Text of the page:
43% of the city’s population lives below Interstate-30 – about 560,000 people – but only gets 26% of bank loans. The majority are black and Hispanic.
DALLAS – A bank is supposed to do two things: collect deposits and make loans. And many do – if you live in the right part of town.
Banking Below 30, the WFAA’s ongoing investigation of banking practices, found that south of Interstate 30, where most residents are black or Hispanic, many bank branches accept deposits, but these same banks do not lend much to customers in surrounding neighborhoods.
“It’s devastating and it’s costing you years financially,” said Traswell Livingston III. “You can’t make up for this.”
The first time Livingston tried to buy a house in South Dallas, three banks turned it down.
“Very frustrating, very disheartening,” he said, “It makes you build thick skin.”
Today, Livingston owns a house in a historic building near Fair Park where, he says, many neighbors don’t trust banks.
“They don’t even inquire anymore because they don’t even think it’s possible to get a loan,” he said.
The homeownership gap
Without mortgage, there is no home ownership. And homeownership is an important way for parents to build and transfer assets to their children, experts say. Research shows, however, that many black families fall far behind.
According to Federal Reserve, at age 55, the homeownership rate among blacks is 32% lower than that of whites. And the houses that black families own are worth 35% less.
The disparity gets worse as people get older. According to Brooking, at age 75, the median wealth for a black family is $ 46,000, compared to $ 302,000 for a white family.
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Livingston channeled his negative experiences into a career in real estate and today he worries about some of his neighbors who have lived here for decades and are desperate for a small loan to maintain their properties.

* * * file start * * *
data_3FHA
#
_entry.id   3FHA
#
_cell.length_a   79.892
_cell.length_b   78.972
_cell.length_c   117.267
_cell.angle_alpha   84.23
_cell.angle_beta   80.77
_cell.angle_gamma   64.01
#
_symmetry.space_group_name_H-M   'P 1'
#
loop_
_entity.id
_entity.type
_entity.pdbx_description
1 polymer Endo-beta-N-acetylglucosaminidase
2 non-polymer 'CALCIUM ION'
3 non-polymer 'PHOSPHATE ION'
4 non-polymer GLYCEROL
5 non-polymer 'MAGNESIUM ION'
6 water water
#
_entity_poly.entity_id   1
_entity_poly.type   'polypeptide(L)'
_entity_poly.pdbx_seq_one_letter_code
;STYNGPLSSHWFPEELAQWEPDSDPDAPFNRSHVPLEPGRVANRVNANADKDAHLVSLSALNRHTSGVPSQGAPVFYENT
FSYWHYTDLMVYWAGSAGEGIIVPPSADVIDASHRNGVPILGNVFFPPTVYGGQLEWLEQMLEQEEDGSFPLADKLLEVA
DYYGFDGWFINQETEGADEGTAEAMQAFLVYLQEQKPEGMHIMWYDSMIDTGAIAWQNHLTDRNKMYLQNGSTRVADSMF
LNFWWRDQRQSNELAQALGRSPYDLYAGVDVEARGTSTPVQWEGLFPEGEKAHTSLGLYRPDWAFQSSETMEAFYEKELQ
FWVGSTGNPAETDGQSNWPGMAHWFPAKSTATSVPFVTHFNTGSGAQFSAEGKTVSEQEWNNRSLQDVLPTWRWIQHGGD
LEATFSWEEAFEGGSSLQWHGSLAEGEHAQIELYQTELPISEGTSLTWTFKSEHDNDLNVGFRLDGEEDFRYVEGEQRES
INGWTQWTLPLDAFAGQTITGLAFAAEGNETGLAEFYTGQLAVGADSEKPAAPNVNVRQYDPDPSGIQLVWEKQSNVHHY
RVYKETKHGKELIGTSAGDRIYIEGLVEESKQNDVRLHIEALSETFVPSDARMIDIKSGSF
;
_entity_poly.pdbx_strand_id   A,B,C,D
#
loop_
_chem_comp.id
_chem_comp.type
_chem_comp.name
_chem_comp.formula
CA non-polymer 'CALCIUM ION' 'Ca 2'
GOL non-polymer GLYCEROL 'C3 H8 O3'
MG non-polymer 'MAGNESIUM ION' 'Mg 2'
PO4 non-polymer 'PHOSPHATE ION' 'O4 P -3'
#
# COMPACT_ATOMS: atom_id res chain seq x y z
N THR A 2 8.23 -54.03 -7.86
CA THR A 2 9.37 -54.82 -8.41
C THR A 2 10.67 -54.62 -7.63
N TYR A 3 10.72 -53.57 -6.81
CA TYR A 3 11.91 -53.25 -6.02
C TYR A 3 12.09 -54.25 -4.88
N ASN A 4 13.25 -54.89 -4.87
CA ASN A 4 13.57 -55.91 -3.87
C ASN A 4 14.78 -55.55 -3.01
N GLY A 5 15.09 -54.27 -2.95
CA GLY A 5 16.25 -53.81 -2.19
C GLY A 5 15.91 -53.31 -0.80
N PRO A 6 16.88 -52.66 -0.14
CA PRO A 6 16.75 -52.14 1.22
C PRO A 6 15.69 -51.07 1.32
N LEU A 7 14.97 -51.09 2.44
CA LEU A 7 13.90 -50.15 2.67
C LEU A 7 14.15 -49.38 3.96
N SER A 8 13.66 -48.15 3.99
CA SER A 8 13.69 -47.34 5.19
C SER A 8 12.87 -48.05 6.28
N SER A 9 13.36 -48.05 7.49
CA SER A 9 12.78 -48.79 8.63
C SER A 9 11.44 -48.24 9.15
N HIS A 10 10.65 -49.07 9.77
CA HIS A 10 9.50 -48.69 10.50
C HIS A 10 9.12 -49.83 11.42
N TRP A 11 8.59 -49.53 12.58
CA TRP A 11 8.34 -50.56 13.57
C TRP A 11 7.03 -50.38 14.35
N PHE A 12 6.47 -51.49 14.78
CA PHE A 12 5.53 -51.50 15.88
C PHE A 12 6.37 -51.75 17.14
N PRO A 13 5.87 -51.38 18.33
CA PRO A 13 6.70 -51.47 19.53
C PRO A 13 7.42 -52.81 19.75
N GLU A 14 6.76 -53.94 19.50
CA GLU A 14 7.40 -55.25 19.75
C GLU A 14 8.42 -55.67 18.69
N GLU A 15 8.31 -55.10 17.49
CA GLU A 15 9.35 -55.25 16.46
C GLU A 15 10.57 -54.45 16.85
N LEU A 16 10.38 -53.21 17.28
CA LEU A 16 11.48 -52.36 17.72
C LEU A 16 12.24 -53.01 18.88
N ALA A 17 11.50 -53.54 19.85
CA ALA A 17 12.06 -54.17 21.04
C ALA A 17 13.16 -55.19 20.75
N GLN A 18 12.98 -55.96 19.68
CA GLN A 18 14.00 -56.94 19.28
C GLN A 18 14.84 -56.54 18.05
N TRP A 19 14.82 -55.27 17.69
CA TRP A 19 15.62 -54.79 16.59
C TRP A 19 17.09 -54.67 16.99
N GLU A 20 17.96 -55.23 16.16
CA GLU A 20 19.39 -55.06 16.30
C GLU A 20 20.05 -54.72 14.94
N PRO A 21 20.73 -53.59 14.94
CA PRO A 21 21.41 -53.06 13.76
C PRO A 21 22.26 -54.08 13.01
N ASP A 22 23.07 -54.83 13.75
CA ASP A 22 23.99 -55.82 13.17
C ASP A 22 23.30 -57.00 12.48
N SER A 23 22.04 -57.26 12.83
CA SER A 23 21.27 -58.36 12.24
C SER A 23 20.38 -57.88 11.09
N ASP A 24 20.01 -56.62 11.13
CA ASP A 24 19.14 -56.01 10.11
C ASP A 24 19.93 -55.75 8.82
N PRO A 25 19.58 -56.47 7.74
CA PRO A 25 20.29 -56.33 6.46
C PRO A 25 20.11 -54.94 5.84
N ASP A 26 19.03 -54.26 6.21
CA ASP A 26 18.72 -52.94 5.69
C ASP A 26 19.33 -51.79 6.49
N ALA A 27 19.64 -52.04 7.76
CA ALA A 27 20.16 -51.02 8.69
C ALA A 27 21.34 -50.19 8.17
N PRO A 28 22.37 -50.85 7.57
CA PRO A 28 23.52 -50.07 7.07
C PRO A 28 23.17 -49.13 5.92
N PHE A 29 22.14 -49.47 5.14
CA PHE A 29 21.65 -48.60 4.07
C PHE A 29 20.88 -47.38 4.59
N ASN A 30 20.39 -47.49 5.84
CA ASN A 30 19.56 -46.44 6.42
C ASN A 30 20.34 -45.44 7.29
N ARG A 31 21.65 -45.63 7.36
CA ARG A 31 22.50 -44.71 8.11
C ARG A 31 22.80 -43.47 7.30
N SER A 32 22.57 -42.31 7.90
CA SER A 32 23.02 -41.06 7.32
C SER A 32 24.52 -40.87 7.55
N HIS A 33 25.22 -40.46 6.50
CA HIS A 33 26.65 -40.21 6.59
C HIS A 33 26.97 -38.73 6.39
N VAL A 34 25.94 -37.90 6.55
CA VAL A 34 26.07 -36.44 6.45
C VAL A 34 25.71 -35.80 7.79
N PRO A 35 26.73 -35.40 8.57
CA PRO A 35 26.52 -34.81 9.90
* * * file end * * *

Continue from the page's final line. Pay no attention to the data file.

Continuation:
“But most of them know that won’t happen, ”he said, adding that many are forced to defer maintenance, further eroding their home’s value. “Fix. Close the door. Don’t enter this room. Keep moving. Do it with money or don’t do it at all.
Analysis of WFAA banking data shows that in the northern half of Dallas, there are 296 bank branches. In the southern half, there are 55.
But, according to the Child Poverty Action Laboratory43% of the city’s population lives below I-30, or about 560,000 people. And our analysis shows that they only get 26% of bank loans.
But among the banks that have branches in South Dallas, how are they performing?
The neighborhoods of DFW are divided into census tracts. The one where Livingston lives is near Fair Park and includes a Bank of America and a Chase Bank.
We grouped this sector together with adjacent sectors – to create a large area that a bank branch could serve. Then, using data on federal home loans, which banks are required to report publicly, we counted all of the bank’s loans – although not necessarily from this branch – made here in 2018 and 2019.
In two years, Chase made four home loans and Bank of America made five.
By comparison, six miles away, in a cluster of census tracts around Chase and Bank of America in Lakewood, Chase had 171 loans. Bank of America reported 143.
“It’s a smoking gun, ”said John Taylor, fair credit advocate and chief financial officer. National Coalition for Community Reinvestment. The NCRC assisted the WFAA in analyzing data on government loans throughout the survey of banks below 30.
“Should Banks Invest in Creditworthy Borrowers in South Dallas?” If they can prove that they can repay these loans, that they have sufficient income, should the banks do it? The answer is yes, of course. It’s the law, ”he said.
What’s the big picture for Chase and Bank of America north and south of I-30? In the neighborhoods around Chase’s northern branches, there were, on average, 102 loans around each branch. In the south, there are 32. Around the northern branches of Bank of America, the average was 67 and 23 in the south. Wells Fargo averaged 65 around its northern branches and 18 in the south.